Degradation of chemicals in seawater has generally been found to be slower than that in freshwater tests inoculated with activated sludge and sewage effluent, and, therefore, a positive result obtained during 28 (Closed Bottle Method) or 60 days (Shake Flask Method) in the biodegradability in Seawater test can be regarded as evidence of a chemical’s potential for biodegradation in the marine environment. When a chemical attains >60% ThOD (theoretical oxygen demand) or >70% DOC (dissolved organic carbon) removal in a Biodegradability in Seawater test (OECD 306), it can also be expected to fulfil the criteria for ready biodegradability.
Modified Ready Biodegradability Tests
These consider biodegradability testing at low test substance concentrations and assessing the biodegradation of poorly water soluble chemicals. Provided that all other conditions in the Ready Biodegradability Tests are fulfilled, these tests are regarded as Ready Biodegradability Tests and the results can be used directly in classification.
Testing at low test substance concentrations due to inoculum toxicity
Conducting studies at low concentrations may only be possible if the test chemical is available containing an appropriate radioisotope. If this is not possible then the primary biodegradability of the test chemical should be measured using specific chemical analysis. If primary degradation is being measured then an attempt should be made to identify any major degradation products.
Soil, sediment and water
The following tests can be used to simulate the biodegradation of organic chemicals under environmentally realistic conditions in soil, sediment or surface water: Aerobic and Anaerobic Transformation in Soil (OECD 307); Aerobic and Anaerobic Transformation in Aquatic Sediment Systems (OECD 308); and Aerobic Mineralisation in Surface Water – Simulation Biodegradation Test (OECD 309).
When using radiolabelled chemicals, the label should be located in the most recalcitrant part of the molecule when total mineralisation is assessed.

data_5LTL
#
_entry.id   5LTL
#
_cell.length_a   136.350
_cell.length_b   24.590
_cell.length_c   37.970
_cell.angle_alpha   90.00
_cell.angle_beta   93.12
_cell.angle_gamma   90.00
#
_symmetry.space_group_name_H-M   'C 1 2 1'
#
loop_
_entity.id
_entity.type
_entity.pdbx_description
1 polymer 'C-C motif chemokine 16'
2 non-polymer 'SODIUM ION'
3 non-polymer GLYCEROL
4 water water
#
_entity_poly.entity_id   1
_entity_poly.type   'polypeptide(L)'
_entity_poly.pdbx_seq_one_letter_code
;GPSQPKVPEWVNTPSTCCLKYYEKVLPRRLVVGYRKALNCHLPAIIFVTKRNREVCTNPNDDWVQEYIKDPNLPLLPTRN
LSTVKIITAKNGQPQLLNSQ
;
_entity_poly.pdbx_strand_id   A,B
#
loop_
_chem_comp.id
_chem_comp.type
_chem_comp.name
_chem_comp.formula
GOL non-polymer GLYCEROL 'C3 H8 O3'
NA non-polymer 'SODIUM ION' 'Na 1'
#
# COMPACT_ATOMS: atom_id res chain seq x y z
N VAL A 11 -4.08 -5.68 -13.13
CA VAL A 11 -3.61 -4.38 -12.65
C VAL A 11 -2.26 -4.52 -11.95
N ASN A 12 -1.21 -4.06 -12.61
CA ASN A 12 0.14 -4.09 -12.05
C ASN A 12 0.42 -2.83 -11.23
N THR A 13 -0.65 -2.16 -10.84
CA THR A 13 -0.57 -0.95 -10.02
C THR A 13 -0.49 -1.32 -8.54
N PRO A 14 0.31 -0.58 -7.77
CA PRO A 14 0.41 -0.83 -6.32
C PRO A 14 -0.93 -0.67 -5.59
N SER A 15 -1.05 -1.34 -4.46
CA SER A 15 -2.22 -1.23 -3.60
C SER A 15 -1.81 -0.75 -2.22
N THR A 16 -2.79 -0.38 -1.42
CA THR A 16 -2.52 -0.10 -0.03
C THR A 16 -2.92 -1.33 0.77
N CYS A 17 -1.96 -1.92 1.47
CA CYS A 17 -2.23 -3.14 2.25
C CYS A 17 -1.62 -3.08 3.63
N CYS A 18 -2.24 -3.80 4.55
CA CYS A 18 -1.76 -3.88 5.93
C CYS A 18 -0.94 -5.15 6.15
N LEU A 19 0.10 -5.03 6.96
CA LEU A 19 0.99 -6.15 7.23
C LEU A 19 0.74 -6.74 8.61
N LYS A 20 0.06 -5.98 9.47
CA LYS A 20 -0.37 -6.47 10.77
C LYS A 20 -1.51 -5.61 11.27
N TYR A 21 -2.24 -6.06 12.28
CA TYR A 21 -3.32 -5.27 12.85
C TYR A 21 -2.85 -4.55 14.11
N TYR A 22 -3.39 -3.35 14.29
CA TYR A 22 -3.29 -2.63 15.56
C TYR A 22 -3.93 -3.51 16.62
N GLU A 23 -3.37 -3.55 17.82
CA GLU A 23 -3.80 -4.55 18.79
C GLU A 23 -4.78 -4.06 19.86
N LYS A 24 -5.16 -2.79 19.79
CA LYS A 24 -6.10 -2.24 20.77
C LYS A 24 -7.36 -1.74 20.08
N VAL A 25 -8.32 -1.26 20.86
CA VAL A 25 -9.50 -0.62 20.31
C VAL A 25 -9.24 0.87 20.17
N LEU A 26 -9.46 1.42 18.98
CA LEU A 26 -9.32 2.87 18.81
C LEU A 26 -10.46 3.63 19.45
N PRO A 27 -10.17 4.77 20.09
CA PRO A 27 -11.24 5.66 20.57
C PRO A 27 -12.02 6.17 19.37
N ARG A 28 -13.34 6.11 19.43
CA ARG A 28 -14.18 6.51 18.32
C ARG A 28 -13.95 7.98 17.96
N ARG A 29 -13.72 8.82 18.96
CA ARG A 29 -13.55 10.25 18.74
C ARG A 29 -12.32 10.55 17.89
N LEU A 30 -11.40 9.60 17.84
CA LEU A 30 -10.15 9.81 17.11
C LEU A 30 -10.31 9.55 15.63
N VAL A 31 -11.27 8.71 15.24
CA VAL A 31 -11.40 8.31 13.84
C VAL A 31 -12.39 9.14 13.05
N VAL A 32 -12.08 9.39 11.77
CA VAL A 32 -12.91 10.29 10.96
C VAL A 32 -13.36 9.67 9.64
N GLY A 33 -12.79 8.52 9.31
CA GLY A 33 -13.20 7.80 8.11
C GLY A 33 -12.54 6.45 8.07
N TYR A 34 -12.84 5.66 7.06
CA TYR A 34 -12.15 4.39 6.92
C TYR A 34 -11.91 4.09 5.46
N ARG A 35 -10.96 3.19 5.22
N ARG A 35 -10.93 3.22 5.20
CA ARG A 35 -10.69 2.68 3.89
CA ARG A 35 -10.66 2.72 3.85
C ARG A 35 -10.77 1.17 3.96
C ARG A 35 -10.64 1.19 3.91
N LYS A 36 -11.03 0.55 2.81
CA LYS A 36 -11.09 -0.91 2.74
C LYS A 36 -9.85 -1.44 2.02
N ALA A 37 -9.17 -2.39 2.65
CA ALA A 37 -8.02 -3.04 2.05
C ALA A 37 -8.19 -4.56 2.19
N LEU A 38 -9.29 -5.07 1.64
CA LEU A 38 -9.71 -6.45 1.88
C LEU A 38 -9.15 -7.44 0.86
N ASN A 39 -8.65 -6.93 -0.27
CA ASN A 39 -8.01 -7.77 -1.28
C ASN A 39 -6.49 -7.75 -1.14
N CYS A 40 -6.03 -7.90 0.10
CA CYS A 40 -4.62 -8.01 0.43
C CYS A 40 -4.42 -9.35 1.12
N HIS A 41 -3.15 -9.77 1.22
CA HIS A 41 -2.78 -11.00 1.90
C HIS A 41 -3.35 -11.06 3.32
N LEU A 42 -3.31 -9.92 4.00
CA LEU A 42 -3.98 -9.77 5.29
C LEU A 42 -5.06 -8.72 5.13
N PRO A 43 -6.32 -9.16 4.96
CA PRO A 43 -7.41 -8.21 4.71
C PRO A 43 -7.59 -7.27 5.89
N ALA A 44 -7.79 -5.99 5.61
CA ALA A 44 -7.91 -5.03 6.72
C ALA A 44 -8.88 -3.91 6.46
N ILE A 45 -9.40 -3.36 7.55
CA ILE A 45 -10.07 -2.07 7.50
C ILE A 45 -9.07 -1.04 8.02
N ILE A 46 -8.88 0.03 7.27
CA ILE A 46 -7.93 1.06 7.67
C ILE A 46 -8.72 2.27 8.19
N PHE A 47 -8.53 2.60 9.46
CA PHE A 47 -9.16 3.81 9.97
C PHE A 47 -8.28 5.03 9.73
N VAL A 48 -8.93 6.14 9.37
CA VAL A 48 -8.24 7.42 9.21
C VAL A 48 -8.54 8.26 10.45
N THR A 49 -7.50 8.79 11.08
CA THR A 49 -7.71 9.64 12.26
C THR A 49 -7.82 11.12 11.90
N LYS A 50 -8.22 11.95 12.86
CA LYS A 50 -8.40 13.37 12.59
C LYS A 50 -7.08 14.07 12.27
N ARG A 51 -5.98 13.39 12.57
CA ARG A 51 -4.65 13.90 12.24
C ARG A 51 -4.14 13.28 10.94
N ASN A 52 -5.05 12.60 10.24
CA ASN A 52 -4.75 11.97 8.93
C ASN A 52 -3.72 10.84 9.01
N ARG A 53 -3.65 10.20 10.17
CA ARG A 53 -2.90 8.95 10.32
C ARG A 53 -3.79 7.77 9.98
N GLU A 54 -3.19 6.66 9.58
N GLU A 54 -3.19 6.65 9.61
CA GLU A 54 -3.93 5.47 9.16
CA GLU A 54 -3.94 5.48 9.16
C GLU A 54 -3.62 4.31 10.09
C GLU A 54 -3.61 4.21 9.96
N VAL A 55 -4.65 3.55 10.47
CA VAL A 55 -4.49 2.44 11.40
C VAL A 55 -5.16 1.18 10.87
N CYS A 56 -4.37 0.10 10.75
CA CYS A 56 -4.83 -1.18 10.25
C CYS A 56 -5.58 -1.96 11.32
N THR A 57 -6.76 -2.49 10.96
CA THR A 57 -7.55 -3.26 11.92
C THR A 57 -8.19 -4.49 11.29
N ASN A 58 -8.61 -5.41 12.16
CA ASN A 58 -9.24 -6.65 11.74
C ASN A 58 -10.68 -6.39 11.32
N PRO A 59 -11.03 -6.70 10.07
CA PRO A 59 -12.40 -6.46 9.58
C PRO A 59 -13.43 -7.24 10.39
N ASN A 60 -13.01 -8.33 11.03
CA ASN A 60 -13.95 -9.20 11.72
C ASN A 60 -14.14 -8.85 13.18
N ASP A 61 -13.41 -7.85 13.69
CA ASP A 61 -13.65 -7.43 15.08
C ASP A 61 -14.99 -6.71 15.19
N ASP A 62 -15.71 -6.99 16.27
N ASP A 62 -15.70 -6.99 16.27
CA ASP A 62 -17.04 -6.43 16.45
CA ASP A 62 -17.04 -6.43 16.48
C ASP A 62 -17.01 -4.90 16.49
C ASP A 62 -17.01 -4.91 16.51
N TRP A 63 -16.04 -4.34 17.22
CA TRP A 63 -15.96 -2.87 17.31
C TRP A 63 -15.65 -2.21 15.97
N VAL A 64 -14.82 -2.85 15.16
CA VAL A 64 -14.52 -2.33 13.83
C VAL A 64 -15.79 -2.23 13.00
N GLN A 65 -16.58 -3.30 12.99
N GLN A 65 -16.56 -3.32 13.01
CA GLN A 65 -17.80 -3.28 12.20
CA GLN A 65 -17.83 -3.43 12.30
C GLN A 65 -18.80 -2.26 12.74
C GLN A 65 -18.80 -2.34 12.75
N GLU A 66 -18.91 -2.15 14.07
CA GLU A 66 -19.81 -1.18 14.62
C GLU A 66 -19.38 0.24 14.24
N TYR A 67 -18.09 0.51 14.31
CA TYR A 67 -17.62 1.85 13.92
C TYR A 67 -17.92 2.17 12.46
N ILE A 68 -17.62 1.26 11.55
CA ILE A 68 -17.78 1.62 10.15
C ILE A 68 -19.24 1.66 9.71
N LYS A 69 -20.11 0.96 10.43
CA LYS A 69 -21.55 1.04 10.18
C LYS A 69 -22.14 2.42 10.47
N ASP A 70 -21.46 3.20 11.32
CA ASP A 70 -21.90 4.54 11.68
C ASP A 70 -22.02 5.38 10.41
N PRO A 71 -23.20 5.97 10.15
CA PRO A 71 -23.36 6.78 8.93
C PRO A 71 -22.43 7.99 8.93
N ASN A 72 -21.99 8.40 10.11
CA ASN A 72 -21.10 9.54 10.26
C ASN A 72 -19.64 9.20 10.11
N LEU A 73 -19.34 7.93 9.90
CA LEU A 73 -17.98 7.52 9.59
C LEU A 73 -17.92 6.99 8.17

R.220.127.116.11 Remaining uncertainty for degradation/biodegradation
Chemicals that fulfil the criteria for ready biodegradability are likely to undergo rapid degradation in the environment under most conditions (OECD, 2006). However, it must be recognised that these tests are very stringent and most chemicals will not fulfil the pass criteria for ready biodegradability. For chemicals that exhibit between 40 and 60% mineralisation in ready biodegradability test, extensive primary biodegradation would have occurred even though the use of non-specific endpoints such as DOC and BOD do not directly measure this. Therefore there will remain a large degree of uncertainty about the biodegradability of many chemicals and testing at higher levels or tiers will be required.
|Relevant environmental compartment||Recommended biodegradation studies|
|Freshwater||Freshwater simulation test (e.g. OECD 309) and/or CAS test (OECD 303)|
|Freshwater sediment||Freshwater water/sediment simulation test (e.g. OECD 308) and/or CAS test (OECD 303)|
|Marine water||Marine water simulation test (e.g. OECD TG 309) and/or CAS test (OECD 303)|
|Marine water sediment||Marine water sediment simulation test (e.g. OECD 308) and/or CAS test (OECD 303)|
|Soil||Soil simulation test (e.g. OECD 307)|
In 2008, the OECD published OECD TG 314. This test guideline aims to allow checking of the fate of a substance on its way through the sewer system and sewage treatment plant to the mixing zone in surface water. It comprises the following five different component guidelines:
- Sewer System, OECD 314A
- Activated Sludge, OECD 314B
- Anaerobic Digester Sludge, OECD 314C
- Mixing Zone for Treated Effluent and Surface Water, OECD 314D
- Mixing Zone for Untreated Wastewater and Surface Water, OECD 314E
Up to now OECD 314 has seldom been used and so there is little regulatory experience of it under REACH.